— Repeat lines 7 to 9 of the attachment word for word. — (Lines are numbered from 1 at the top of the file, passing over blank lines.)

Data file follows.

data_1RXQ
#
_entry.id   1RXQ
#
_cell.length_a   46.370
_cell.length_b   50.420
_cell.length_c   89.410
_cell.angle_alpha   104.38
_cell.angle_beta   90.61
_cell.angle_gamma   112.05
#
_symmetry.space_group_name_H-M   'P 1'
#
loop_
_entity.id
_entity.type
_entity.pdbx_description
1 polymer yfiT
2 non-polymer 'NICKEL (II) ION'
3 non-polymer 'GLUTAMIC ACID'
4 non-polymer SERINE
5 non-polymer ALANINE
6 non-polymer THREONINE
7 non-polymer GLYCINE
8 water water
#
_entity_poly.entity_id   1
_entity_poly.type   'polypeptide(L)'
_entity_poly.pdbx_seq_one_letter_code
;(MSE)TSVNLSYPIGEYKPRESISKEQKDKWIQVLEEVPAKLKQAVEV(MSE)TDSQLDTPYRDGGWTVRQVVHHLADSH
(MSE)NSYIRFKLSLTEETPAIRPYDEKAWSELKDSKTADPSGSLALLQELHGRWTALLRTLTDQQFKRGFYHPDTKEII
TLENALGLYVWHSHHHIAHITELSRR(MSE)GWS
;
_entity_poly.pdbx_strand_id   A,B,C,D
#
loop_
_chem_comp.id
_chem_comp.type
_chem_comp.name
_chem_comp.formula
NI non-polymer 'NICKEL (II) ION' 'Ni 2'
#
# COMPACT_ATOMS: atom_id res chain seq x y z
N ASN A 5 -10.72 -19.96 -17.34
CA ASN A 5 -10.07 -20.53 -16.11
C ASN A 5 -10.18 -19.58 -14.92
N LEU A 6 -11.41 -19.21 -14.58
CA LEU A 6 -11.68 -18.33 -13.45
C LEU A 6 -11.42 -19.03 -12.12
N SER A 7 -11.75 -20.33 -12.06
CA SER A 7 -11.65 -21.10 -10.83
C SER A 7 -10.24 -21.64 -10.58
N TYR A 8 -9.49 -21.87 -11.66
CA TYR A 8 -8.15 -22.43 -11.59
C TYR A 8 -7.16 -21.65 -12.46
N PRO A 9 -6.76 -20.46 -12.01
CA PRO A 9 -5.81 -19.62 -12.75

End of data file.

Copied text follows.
_cell.length_c   89.410
_cell.angle_alpha   104.38
_cell.angle_beta   90.61